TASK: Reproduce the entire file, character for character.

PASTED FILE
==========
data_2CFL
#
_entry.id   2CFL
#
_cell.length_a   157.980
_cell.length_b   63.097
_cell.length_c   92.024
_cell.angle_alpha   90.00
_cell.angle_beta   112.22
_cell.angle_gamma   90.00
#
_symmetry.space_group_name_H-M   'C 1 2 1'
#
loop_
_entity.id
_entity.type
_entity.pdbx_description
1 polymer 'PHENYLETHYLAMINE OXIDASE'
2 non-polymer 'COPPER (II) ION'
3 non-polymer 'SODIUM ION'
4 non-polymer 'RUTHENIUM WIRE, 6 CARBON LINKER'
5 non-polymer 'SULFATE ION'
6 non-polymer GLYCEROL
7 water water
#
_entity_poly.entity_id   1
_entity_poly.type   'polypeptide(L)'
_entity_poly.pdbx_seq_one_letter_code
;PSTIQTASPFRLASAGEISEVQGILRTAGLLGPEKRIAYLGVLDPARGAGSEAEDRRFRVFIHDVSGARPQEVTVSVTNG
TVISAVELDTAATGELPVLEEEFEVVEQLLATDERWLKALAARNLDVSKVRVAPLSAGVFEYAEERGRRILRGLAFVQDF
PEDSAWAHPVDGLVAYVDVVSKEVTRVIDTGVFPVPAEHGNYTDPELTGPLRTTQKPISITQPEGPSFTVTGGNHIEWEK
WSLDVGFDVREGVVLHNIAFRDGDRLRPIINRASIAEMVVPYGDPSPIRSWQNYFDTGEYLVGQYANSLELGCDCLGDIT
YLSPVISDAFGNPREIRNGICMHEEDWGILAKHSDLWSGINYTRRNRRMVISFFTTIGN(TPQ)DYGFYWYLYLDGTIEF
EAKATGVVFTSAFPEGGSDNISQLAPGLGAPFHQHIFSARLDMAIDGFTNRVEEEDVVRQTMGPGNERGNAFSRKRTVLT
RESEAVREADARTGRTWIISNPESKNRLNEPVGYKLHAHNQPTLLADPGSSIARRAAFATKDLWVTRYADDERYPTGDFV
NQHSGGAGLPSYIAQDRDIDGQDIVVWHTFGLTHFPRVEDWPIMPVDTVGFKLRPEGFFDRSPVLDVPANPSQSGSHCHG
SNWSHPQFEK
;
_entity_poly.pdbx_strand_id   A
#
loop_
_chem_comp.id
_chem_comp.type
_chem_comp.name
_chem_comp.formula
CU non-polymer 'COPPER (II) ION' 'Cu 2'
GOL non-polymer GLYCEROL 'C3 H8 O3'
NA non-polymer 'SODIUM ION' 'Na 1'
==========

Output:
data_2CFL
#
_entry.id   2CFL
#
_cell.length_a   157.980
_cell.length_b   63.097
_cell.length_c   92.024
_cell.angle_alpha   90.00
_cell.angle_beta   112.22
_cell.angle_gamma   90.00
#
_symmetry.space_group_name_H-M   'C 1 2 1'
#
loop_
_entity.id
_entity.type
_entity.pdbx_description
1 polymer 'PHENYLETHYLAMINE OXIDASE'
2 non-polymer 'COPPER (II) ION'
3 non-polymer 'SODIUM ION'
4 non-polymer 'RUTHENIUM WIRE, 6 CARBON LINKER'
5 non-polymer 'SULFATE ION'
6 non-polymer GLYCEROL
7 water water
#
_entity_poly.entity_id   1
_entity_poly.type   'polypeptide(L)'
_entity_poly.pdbx_seq_one_letter_code
;PSTIQTASPFRLASAGEISEVQGILRTAGLLGPEKRIAYLGVLDPARGAGSEAEDRRFRVFIHDVSGARPQEVTVSVTNG
TVISAVELDTAATGELPVLEEEFEVVEQLLATDERWLKALAARNLDVSKVRVAPLSAGVFEYAEERGRRILRGLAFVQDF
PEDSAWAHPVDGLVAYVDVVSKEVTRVIDTGVFPVPAEHGNYTDPELTGPLRTTQKPISITQPEGPSFTVTGGNHIEWEK
WSLDVGFDVREGVVLHNIAFRDGDRLRPIINRASIAEMVVPYGDPSPIRSWQNYFDTGEYLVGQYANSLELGCDCLGDIT
YLSPVISDAFGNPREIRNGICMHEEDWGILAKHSDLWSGINYTRRNRRMVISFFTTIGN(TPQ)DYGFYWYLYLDGTIEF
EAKATGVVFTSAFPEGGSDNISQLAPGLGAPFHQHIFSARLDMAIDGFTNRVEEEDVVRQTMGPGNERGNAFSRKRTVLT
RESEAVREADARTGRTWIISNPESKNRLNEPVGYKLHAHNQPTLLADPGSSIARRAAFATKDLWVTRYADDERYPTGDFV
NQHSGGAGLPSYIAQDRDIDGQDIVVWHTFGLTHFPRVEDWPIMPVDTVGFKLRPEGFFDRSPVLDVPANPSQSGSHCHG
SNWSHPQFEK
;
_entity_poly.pdbx_strand_id   A
#
loop_
_chem_comp.id
_chem_comp.type
_chem_comp.name
_chem_comp.formula
CU non-polymer 'COPPER (II) ION' 'Cu 2'
GOL non-polymer GLYCEROL 'C3 H8 O3'
NA non-polymer 'SODIUM ION' 'Na 1'